The attack on the UN peacekeepers was extreme. It does not appear to have been an ordinary accident. People don’t usually spray a vehicle with gunfire and then hunt down the occupants, shoot at their windows and then shoot one dead.

Here’s what we know: The UN vehicle was part of a two-vehicle convoy en route to Beirut. At 9 p.m. on Wednesday night, it deviated from an approved – and usual – route and separated from the other vehicle. Both vehicles had four peacekeepers in them.

Perhaps it was a wrong turn

IT WAS supposed to be a two-and-a-half-hour drive. The convoy was driving two men who were returning to Ireland on compassionate or bereavement leave. Since the unit was new to the area and it was nighttime, it is possible they simply made a wrong turn.

Reports said the convoy was surrounded by a mob and fired upon. Seven bullets were recovered from the vehicle in which Rooney was killed.

The vehicle was overturned after it sped away from the area while being shot at. It’s not clear how it became overturned; whether it hit something and slid down an embankment or if a mob was subsequently involved in pushing it over. Videos posted online show one of the soldiers outside the vehicle after the incident.

The vehicle was armored and the glass was bulletproof. It appears the shooters tried to shoot out the windows and targeted each soldier individually. The perpetrators were only able to get in through the back of the vehicle, after which they shot Rooney from the rear.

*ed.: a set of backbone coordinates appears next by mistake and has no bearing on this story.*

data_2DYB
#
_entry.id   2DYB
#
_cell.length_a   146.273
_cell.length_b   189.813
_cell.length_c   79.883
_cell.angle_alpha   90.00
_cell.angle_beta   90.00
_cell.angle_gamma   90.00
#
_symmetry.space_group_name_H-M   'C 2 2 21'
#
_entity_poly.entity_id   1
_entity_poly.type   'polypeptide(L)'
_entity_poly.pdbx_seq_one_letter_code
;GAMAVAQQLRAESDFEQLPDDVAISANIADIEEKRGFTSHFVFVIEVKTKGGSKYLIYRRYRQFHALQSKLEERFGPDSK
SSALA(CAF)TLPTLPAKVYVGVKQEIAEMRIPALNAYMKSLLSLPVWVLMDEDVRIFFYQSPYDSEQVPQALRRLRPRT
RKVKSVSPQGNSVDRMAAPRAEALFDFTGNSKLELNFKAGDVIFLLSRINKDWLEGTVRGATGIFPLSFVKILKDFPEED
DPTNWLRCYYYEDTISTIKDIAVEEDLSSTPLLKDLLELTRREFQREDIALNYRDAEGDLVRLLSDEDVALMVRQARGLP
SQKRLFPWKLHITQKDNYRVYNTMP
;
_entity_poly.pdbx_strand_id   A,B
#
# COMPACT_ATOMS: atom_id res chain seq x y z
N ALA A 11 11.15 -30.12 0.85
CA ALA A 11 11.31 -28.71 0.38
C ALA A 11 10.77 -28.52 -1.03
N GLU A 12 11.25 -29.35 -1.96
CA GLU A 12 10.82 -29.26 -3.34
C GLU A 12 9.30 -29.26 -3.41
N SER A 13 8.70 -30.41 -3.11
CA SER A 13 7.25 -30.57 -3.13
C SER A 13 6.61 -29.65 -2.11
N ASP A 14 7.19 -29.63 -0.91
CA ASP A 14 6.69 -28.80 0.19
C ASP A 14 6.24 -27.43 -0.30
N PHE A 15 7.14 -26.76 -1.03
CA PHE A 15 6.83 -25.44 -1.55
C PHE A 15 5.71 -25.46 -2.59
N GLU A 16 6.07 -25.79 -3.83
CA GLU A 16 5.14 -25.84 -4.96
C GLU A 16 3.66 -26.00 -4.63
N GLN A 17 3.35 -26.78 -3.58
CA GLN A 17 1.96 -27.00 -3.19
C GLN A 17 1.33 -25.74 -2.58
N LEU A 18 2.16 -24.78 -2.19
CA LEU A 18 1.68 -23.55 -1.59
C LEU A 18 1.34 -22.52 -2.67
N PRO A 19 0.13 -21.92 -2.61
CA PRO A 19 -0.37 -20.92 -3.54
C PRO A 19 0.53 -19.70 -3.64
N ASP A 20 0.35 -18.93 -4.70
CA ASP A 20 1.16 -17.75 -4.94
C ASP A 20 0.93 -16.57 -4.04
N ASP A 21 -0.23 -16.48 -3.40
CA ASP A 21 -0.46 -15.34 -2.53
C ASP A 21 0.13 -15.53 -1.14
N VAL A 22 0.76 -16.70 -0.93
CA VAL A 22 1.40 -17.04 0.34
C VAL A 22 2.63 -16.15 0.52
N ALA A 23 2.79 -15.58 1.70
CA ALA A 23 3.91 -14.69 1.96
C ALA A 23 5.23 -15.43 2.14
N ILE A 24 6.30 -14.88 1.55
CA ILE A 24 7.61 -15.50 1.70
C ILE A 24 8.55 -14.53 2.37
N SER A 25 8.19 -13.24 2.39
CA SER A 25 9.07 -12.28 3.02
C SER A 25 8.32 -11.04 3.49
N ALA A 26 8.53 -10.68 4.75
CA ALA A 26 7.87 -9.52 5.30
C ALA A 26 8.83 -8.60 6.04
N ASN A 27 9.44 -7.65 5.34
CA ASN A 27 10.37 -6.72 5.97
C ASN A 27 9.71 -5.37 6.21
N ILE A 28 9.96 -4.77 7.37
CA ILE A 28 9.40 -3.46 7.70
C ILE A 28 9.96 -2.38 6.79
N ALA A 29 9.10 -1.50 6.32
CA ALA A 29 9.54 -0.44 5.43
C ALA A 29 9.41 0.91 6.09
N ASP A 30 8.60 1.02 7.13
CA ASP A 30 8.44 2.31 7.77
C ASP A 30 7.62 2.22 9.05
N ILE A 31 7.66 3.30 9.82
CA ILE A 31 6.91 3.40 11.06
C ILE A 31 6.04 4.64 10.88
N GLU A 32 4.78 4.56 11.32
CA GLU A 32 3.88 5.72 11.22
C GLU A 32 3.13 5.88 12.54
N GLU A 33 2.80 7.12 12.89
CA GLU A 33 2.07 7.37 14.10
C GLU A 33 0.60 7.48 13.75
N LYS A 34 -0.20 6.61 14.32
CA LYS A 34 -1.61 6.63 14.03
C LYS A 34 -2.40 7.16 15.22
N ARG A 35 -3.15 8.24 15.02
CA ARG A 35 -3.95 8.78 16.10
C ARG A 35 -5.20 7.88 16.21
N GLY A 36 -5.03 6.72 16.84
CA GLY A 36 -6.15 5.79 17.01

UNIFIL coordinates its movements with Lebanese authorities, including the army. Hezbollah has denied responsibility for the attack, portraying it as an “unintended” incident between the Irish unit and the people of the village of Al Aqabiya.

It is not clear the degree to which Hezbollah controls the village, however, some reports portray it as a Hezbollah-controlled area and claim that when the vehicle deviated from its usual route, it was followed.

Lebanon24 reported that Hezbollah and the Amal movement have influence in the village. Pro-Hezbollah Arabic media described how the UN convoy clashed with local residents, even hitting them with the car and sparking a riot. One pro-Hezbollah commentator on Al Mayadeen TV said the UN was “hiding something.” Another claimed that there have been increased tensions in recent months between villagers and UN forces, with locals not wanting the UN to enter. Could the “locals” have been manifestations of Hezbollah?

Anti-Hezbollah Lebanese voices expressed a different view.

One such voice wrote in an article, “What happened in Al Aqabiya was not an act of chance or a disagreement over passage. Whoever fired the shots was not a ‘villager’ angry at ‘strangers’ coming through, but rather a professional killer carrying orders to open fire.”